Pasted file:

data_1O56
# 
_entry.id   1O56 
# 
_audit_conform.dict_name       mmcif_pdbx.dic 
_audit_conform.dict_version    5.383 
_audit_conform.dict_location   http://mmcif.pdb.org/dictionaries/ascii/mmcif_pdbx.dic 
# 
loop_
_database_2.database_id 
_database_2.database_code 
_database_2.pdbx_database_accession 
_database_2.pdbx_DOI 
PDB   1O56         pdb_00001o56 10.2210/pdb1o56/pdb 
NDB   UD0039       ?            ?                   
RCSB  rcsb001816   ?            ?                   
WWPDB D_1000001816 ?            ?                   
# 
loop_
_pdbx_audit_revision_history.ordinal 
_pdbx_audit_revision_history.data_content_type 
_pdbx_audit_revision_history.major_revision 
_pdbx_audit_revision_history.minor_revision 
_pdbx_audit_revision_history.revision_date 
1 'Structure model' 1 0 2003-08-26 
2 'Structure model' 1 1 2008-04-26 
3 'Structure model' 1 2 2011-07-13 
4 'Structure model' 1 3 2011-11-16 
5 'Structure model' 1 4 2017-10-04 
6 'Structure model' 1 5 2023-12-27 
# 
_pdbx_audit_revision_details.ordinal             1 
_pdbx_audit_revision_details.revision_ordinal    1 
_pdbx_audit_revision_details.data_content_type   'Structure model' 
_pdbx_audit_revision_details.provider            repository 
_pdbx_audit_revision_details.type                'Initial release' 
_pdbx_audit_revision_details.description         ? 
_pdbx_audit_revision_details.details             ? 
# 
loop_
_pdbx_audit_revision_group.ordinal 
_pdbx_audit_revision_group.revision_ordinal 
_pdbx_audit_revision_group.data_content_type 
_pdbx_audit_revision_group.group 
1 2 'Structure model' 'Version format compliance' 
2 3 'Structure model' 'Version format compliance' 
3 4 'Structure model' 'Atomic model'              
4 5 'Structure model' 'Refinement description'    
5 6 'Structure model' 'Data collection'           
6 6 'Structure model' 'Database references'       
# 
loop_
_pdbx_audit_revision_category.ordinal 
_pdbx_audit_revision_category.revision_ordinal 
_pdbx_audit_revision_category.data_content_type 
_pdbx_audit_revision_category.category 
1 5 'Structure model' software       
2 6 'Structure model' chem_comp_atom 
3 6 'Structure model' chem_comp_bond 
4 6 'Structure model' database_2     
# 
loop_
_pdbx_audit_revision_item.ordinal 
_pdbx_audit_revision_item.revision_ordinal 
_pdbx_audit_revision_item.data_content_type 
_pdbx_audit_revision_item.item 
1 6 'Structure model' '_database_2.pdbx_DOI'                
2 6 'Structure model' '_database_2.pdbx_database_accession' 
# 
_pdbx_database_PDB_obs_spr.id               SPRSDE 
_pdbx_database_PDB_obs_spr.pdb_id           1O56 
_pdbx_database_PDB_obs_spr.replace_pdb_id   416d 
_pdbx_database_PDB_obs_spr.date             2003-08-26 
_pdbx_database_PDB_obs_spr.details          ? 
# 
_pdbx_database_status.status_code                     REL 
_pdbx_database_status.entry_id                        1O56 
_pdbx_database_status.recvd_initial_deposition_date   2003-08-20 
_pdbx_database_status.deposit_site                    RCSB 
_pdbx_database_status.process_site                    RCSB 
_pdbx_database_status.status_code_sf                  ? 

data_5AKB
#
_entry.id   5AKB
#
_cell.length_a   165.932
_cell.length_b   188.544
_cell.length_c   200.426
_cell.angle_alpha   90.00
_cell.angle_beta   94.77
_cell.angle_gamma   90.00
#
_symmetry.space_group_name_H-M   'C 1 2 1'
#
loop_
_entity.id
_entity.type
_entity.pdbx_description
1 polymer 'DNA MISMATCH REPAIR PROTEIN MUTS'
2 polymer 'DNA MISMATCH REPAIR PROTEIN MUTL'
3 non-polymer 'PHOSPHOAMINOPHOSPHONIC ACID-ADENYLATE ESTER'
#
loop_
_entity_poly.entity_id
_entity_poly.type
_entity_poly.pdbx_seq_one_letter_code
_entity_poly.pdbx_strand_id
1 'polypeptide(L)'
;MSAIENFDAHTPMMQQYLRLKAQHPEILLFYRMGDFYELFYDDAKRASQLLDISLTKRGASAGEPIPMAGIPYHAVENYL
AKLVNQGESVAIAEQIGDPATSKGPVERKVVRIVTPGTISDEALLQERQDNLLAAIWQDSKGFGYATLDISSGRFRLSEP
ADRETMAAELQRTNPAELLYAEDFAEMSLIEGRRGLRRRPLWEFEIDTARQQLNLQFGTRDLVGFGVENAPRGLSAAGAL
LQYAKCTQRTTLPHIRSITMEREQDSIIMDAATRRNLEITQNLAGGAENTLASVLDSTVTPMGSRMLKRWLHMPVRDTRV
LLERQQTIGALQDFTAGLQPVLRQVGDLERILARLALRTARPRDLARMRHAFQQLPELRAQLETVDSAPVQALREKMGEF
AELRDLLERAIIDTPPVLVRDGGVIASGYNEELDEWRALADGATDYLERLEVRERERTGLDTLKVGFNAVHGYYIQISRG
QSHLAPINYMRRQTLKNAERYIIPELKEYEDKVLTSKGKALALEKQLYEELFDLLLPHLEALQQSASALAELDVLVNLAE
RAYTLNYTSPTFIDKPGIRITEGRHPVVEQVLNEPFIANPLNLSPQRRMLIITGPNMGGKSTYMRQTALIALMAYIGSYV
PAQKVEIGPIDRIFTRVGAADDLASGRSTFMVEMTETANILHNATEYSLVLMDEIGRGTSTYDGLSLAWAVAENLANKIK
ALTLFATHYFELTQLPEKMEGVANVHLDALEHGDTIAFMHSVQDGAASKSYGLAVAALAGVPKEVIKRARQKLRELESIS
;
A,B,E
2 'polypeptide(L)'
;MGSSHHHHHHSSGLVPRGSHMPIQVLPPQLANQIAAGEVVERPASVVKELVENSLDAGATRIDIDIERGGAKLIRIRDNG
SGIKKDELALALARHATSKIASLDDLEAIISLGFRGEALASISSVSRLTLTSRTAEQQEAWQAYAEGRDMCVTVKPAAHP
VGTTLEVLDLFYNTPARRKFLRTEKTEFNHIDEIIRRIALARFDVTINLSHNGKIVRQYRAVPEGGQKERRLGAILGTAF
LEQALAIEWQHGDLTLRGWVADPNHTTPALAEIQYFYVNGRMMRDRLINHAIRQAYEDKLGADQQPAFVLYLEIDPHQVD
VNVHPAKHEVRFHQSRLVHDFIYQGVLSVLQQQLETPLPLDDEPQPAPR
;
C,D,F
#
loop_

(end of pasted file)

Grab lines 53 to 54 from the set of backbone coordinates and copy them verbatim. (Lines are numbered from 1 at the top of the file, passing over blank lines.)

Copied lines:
_pdbx_audit_revision_category.ordinal 
_pdbx_audit_revision_category.revision_ordinal 